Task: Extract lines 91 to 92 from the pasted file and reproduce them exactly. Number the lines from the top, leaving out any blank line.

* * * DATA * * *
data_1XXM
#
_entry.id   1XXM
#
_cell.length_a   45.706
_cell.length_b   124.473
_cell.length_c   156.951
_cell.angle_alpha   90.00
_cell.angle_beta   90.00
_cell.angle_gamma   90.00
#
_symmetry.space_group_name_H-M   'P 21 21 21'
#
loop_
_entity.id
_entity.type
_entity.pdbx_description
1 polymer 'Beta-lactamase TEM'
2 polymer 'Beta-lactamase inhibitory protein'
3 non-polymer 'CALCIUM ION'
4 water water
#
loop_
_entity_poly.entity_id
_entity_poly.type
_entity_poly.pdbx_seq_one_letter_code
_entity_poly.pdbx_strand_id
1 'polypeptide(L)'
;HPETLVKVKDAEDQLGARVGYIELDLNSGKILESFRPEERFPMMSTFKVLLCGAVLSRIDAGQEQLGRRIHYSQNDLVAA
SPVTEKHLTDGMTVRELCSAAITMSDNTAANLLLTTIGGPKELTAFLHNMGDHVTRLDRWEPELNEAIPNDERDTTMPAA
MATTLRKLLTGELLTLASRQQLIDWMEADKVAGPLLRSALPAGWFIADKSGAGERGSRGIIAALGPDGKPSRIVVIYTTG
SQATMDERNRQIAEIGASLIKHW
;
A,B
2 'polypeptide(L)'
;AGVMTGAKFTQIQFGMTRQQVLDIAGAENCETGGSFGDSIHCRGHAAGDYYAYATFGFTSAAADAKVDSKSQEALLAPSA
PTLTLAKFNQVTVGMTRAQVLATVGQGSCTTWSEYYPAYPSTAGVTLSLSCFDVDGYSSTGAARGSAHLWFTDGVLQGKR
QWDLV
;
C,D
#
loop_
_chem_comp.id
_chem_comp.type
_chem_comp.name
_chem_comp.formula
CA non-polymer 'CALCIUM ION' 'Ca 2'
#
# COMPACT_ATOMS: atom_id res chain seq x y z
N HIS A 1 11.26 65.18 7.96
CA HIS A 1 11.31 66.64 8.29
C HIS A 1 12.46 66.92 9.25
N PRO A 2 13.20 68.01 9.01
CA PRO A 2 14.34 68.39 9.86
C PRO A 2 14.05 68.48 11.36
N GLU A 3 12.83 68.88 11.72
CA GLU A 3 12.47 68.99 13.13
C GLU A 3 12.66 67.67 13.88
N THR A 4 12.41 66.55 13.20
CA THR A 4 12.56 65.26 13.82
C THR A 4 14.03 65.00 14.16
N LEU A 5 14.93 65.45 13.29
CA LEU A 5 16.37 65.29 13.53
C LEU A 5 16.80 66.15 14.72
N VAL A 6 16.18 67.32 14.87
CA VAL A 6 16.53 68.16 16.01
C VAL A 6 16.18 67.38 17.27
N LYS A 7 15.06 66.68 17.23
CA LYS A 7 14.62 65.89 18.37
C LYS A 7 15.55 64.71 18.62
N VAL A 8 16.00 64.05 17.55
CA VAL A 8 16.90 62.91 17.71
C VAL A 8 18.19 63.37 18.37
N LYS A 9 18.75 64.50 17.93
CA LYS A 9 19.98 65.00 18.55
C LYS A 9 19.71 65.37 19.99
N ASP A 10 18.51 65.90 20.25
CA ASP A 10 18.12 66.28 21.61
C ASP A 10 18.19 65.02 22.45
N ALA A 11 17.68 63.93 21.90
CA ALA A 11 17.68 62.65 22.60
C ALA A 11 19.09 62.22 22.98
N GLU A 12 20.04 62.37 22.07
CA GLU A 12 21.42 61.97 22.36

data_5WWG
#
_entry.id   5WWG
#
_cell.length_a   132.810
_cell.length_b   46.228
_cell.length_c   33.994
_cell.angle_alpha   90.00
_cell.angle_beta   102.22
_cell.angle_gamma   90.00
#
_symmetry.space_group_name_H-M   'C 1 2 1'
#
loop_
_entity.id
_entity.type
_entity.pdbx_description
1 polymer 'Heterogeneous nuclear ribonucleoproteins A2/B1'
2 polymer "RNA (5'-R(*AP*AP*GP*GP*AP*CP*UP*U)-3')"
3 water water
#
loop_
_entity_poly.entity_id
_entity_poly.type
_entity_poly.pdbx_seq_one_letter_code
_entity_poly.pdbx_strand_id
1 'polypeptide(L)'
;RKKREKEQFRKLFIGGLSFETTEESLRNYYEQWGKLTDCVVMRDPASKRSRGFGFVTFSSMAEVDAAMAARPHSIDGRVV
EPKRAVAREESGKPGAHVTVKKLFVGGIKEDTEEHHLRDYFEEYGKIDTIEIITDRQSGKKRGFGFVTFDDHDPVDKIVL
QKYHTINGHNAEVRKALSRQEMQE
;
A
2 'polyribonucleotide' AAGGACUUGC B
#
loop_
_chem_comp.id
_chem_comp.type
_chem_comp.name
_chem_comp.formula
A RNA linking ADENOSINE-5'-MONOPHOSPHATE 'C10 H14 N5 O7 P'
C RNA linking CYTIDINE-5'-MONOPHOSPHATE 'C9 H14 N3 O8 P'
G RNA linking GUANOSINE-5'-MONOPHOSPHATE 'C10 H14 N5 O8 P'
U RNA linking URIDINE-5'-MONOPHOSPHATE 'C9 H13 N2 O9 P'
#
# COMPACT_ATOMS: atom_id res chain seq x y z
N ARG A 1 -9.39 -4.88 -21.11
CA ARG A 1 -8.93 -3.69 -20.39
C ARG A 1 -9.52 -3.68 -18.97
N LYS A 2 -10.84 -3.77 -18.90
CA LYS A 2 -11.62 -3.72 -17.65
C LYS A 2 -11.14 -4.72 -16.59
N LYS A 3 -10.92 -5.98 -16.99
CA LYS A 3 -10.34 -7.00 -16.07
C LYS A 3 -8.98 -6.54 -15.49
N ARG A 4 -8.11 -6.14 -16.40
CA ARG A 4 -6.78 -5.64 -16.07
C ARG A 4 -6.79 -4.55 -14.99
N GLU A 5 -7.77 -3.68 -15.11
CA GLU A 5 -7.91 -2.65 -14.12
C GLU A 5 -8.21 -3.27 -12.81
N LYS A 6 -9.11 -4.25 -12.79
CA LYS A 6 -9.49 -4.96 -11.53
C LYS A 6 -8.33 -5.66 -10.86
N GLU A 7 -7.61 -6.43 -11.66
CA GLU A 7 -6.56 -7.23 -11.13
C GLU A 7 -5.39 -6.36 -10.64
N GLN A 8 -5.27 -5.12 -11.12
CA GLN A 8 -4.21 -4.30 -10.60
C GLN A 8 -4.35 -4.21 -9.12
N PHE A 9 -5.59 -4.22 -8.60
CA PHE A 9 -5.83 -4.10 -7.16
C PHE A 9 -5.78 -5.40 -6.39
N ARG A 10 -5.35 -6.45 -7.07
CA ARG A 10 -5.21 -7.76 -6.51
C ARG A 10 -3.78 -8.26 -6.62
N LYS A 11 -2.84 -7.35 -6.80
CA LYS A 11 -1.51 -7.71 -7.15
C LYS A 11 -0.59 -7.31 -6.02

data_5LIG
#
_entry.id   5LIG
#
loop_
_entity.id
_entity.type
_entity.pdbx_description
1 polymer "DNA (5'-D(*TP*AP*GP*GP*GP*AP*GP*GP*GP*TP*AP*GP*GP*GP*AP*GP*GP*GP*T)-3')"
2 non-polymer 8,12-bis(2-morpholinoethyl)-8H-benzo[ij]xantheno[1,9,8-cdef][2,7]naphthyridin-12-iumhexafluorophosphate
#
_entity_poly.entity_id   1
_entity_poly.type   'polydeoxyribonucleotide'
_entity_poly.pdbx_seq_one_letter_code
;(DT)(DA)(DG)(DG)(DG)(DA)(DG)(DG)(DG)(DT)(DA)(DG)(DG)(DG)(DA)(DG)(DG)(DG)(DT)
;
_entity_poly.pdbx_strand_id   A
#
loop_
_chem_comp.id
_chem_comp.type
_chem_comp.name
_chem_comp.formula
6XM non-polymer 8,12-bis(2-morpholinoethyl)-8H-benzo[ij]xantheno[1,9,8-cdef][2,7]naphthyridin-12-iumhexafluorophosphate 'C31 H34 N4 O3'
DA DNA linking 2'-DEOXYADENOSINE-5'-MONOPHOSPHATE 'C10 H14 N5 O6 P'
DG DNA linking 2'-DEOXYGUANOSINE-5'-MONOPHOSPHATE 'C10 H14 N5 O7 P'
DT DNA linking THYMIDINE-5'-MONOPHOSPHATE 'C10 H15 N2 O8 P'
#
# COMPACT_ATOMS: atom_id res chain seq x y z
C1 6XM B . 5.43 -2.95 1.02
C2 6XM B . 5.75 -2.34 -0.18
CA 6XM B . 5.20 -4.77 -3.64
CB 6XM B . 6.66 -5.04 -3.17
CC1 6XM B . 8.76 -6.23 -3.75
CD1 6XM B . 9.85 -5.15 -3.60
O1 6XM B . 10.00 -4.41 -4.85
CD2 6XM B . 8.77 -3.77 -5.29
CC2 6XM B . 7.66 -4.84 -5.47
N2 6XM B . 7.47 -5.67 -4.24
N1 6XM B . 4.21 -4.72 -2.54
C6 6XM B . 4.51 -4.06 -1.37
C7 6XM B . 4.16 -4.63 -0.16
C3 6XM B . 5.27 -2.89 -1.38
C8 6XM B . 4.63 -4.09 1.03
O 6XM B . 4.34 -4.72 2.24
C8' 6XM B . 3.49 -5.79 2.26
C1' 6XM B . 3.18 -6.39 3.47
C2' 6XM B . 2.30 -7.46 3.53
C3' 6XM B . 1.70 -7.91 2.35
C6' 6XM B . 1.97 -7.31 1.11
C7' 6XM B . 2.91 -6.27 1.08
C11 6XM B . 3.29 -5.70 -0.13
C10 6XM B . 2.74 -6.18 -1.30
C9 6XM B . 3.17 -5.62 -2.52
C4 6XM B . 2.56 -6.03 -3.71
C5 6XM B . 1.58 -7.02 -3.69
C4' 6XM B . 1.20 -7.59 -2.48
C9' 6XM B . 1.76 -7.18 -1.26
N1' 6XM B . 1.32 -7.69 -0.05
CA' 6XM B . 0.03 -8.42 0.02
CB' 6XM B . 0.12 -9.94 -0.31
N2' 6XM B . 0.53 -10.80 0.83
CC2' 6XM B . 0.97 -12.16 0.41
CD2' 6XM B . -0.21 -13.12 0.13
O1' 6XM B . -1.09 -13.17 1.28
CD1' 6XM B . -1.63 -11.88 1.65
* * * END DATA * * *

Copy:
_cell.length_c   33.994
_cell.angle_alpha   90.00